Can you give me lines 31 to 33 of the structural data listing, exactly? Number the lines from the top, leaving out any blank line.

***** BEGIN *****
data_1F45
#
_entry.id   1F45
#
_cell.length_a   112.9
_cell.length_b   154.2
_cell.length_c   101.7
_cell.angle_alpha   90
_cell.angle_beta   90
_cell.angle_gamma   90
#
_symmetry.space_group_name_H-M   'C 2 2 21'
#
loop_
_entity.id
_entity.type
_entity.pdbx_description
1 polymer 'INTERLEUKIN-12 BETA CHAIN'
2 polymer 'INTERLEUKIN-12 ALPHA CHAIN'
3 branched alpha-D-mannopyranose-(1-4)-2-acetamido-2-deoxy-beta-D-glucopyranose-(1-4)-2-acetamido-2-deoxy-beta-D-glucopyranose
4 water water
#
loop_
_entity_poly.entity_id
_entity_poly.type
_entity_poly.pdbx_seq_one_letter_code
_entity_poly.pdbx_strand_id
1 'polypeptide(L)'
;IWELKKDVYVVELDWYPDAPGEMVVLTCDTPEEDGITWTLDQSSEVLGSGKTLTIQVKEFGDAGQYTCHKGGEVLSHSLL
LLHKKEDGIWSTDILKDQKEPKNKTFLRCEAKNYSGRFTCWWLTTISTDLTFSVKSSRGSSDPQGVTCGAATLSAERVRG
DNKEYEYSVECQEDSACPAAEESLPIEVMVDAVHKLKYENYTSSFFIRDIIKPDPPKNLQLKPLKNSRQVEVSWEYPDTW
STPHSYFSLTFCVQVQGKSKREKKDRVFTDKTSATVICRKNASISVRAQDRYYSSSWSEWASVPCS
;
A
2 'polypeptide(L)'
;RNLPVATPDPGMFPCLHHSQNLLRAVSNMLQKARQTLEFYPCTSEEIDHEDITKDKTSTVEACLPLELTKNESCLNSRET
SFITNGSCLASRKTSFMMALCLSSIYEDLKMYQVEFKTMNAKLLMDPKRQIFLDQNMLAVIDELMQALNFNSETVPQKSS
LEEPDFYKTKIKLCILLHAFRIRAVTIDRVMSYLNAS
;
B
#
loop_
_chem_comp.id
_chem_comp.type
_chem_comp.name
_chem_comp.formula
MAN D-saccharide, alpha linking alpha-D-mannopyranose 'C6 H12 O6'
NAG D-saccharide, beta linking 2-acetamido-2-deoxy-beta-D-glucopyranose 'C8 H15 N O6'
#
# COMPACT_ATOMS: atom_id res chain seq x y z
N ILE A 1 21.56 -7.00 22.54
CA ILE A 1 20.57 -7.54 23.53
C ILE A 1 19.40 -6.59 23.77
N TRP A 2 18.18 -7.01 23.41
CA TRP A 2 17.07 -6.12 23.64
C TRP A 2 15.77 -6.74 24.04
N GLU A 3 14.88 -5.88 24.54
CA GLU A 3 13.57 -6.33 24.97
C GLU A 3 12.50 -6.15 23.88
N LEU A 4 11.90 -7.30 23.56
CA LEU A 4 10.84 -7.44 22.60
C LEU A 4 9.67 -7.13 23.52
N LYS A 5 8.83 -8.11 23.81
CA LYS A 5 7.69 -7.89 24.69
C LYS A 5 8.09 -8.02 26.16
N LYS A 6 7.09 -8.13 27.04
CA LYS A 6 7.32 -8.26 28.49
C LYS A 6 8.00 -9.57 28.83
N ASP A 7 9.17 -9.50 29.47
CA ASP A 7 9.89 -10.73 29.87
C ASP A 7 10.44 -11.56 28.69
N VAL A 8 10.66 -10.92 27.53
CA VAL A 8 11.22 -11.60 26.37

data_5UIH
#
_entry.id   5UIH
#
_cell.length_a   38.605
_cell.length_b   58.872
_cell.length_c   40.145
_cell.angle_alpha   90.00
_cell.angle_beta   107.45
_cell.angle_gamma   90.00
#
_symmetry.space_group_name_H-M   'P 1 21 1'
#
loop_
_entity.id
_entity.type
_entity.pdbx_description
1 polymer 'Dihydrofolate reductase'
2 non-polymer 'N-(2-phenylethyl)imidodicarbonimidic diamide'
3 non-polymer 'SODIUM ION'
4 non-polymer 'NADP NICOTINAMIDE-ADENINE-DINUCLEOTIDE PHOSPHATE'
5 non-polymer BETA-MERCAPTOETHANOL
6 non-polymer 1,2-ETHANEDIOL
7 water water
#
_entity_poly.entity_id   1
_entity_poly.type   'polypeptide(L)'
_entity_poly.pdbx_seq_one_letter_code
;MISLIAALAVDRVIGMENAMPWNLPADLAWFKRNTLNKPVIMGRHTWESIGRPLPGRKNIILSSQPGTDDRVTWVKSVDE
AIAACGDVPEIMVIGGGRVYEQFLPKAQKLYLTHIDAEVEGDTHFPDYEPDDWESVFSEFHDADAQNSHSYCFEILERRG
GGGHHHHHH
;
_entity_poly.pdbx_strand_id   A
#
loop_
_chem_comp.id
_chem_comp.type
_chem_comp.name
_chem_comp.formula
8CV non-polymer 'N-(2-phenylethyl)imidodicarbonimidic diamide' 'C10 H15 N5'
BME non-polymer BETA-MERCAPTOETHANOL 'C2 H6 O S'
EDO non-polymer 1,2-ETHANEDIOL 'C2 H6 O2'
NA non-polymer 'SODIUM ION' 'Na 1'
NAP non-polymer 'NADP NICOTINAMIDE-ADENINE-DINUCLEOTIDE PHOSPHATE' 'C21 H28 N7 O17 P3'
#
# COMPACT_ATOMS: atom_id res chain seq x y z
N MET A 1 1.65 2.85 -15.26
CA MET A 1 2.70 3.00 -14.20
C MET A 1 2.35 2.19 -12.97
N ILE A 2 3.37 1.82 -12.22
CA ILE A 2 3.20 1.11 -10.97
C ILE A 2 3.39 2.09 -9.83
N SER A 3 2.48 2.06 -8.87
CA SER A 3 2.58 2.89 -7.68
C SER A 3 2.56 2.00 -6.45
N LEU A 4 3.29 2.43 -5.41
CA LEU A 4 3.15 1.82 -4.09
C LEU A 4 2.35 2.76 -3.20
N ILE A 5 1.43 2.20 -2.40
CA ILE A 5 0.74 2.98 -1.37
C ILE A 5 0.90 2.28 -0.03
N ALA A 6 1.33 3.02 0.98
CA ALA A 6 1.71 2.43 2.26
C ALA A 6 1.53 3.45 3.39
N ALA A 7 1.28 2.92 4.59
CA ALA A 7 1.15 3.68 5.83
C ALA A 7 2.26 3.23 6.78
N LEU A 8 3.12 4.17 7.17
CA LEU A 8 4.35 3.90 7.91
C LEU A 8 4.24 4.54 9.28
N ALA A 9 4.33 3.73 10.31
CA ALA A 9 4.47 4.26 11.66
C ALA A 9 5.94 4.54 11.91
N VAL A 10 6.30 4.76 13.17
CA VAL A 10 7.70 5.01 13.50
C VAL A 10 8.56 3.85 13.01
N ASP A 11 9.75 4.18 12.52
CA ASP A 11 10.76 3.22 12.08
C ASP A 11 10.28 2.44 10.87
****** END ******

DNKEYEYSVECQEDSACPAAEESLPIEVMVDAVHKLKYENYTSSFFIRDIIKPDPPKNLQLKPLKNSRQVEVSWEYPDTW
STPHSYFSLTFCVQVQGKSKREKKDRVFTDKTSATVICRKNASISVRAQDRYYSSSWSEWASVPCS
;